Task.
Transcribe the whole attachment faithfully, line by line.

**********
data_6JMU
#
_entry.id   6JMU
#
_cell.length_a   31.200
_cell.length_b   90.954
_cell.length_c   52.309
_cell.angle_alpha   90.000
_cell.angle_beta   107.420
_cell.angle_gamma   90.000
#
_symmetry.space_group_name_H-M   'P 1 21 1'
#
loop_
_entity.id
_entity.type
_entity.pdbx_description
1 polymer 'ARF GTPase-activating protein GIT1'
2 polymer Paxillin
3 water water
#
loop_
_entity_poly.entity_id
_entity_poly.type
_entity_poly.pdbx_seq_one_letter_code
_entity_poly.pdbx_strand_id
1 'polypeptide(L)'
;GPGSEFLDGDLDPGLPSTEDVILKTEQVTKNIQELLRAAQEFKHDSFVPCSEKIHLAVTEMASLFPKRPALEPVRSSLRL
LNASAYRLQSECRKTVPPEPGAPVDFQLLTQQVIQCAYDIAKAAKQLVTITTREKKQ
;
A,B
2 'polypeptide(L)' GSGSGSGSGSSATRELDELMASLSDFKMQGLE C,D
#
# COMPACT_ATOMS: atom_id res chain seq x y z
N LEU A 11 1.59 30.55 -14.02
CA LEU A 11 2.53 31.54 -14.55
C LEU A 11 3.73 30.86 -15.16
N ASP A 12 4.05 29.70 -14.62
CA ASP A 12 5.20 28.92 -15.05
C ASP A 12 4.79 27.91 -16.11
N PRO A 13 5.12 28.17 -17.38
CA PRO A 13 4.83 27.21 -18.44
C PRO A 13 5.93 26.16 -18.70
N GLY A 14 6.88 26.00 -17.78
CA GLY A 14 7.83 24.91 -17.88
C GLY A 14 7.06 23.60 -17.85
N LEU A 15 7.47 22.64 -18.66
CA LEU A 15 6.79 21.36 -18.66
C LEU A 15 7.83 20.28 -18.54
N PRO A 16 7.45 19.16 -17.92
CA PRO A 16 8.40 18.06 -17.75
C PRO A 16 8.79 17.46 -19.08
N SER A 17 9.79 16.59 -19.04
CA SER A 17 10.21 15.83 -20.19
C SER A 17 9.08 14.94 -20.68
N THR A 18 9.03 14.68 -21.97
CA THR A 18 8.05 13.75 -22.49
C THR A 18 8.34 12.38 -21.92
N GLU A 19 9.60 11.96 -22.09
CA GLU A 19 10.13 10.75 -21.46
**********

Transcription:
data_6JMU
#
_entry.id   6JMU
#
_cell.length_a   31.200
_cell.length_b   90.954
_cell.length_c   52.309
_cell.angle_alpha   90.000
_cell.angle_beta   107.420
_cell.angle_gamma   90.000
#
_symmetry.space_group_name_H-M   'P 1 21 1'
#
loop_
_entity.id
_entity.type
_entity.pdbx_description
1 polymer 'ARF GTPase-activating protein GIT1'
2 polymer Paxillin
3 water water
#
loop_
_entity_poly.entity_id
_entity_poly.type
_entity_poly.pdbx_seq_one_letter_code
_entity_poly.pdbx_strand_id
1 'polypeptide(L)'
;GPGSEFLDGDLDPGLPSTEDVILKTEQVTKNIQELLRAAQEFKHDSFVPCSEKIHLAVTEMASLFPKRPALEPVRSSLRL
LNASAYRLQSECRKTVPPEPGAPVDFQLLTQQVIQCAYDIAKAAKQLVTITTREKKQ
;
A,B
2 'polypeptide(L)' GSGSGSGSGSSATRELDELMASLSDFKMQGLE C,D
#
# COMPACT_ATOMS: atom_id res chain seq x y z
N LEU A 11 1.59 30.55 -14.02
CA LEU A 11 2.53 31.54 -14.55
C LEU A 11 3.73 30.86 -15.16
N ASP A 12 4.05 29.70 -14.62
CA ASP A 12 5.20 28.92 -15.05
C ASP A 12 4.79 27.91 -16.11
N PRO A 13 5.12 28.17 -17.38
CA PRO A 13 4.83 27.21 -18.44
C PRO A 13 5.93 26.16 -18.70
N GLY A 14 6.88 26.00 -17.78
CA GLY A 14 7.83 24.91 -17.88
C GLY A 14 7.06 23.60 -17.85
N LEU A 15 7.47 22.64 -18.66
CA LEU A 15 6.79 21.36 -18.66
C LEU A 15 7.83 20.28 -18.54
N PRO A 16 7.45 19.16 -17.92
CA PRO A 16 8.40 18.06 -17.75
C PRO A 16 8.79 17.46 -19.08
N SER A 17 9.79 16.59 -19.04
CA SER A 17 10.21 15.83 -20.19
C SER A 17 9.08 14.94 -20.68
N THR A 18 9.03 14.68 -21.97
CA THR A 18 8.05 13.75 -22.49
C THR A 18 8.34 12.38 -21.92
N GLU A 19 9.60 11.96 -22.09
CA GLU A 19 10.13 10.75 -21.46